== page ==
Amazon Web Services (AWS) and VMware are adding a number of new services to make it easier for customers to move their virtual applications to Amazon’s cloud infrastructure.
The two firms had been fierce rivals but surprised the world of IT last year with the announcement of their partnership, which hopes to attract businesses running on-premise virtualisation but keen to harness the advantages of the public cloud.
Essentially, through the partnership VMware extends the scope in how its software is deployed and prevents locking-in its customers to using one cloud platform or choosing between on-premise or cloud deployments.
For its part, Amazon gets access to VMware’s significant enterprise customer base and thus help them compete in what has become a very competitive market between some of the largest technology companies in the world.
VMware Cloud on AWS has been live since August but were only available on one AWS region – US East (Virginia). This has now been extended to US West (Oregon) in a bid to improve availability.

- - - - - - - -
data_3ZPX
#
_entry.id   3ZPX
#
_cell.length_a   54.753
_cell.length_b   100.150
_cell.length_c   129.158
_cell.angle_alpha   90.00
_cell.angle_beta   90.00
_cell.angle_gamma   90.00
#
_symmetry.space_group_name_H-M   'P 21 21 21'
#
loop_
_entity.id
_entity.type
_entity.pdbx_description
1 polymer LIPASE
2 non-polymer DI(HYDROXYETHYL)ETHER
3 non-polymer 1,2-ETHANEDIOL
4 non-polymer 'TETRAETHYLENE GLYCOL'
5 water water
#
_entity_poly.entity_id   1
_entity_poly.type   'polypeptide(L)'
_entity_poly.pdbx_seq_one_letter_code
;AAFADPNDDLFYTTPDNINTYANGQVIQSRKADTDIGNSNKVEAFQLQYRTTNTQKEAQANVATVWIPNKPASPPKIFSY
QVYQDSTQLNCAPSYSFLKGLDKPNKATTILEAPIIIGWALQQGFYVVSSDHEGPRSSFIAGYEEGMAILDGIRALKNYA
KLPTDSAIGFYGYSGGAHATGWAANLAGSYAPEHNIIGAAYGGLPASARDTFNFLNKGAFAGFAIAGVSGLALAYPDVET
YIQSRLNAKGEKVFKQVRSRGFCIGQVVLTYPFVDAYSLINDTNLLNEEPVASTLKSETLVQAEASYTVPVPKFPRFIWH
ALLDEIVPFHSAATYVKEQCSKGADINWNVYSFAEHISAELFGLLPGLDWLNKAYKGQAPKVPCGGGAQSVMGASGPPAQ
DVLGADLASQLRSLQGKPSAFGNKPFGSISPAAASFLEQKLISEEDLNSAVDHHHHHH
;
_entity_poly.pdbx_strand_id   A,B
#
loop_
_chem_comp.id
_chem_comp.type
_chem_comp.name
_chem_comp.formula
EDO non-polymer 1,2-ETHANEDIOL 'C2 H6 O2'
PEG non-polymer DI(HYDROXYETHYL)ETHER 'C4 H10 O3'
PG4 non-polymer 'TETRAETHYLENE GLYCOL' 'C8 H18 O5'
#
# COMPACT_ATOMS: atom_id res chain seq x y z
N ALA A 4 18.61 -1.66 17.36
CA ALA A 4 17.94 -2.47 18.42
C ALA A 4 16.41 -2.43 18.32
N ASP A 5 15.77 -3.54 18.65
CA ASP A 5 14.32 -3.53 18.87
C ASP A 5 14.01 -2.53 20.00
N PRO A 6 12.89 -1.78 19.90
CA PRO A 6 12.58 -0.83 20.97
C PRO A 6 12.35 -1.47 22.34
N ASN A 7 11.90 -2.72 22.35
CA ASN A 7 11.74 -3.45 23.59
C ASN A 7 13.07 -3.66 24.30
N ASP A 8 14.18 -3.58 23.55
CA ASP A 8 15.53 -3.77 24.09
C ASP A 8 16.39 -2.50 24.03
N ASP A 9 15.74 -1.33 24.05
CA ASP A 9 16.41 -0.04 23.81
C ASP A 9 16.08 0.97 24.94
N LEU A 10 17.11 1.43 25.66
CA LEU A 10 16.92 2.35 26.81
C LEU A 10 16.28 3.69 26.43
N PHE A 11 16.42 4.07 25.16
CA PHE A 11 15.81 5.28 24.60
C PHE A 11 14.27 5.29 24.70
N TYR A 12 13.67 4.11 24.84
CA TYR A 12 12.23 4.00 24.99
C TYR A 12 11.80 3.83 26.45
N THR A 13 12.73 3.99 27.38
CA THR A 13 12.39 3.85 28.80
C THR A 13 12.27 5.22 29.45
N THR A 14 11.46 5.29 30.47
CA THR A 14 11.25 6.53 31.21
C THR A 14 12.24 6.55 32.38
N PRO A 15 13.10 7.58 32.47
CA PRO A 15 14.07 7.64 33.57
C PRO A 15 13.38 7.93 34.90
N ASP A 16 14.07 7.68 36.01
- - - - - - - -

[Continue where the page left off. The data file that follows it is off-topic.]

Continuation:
Faster app migration is promised with the introduction of vSphere Motion and AWS Direct Connect, while VMware Hybrid Cloud Extension will allow for large scale migration.
Finally, VMware Site Recovery promises to improve security by offering protection between customer data centres and VMware Cloud on AWS or between VMware environments in different availability zones.
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“The momentum for VMware Cloud on AWS is growing rapidly, and VMware and AWS are delivering major new capabilities after only three months of availability while enhancing our strategic relationship with new integrations across our platforms,” said Mark Lohmeyer, head of VMware’s Cloud Platform Business Unit.
“Customers of VMware Cloud on AWS will be able to migrate application portfolios to the cloud even more rapidly with Hybrid Cloud Extension and AWS Direct Connect, while maintaining the optimal levels of performance, scale, and availability required for mission-critical apps.”
Last week Microsoft said VMware workloads would be able to run on Azure public cloud infrastructure through unnamed VMware-certified partners. However VMware responded with a warning that it will not support any such migrations, and that it does not “believe this approach will offer customers a good solution to their hybrid or multi-cloud future.”
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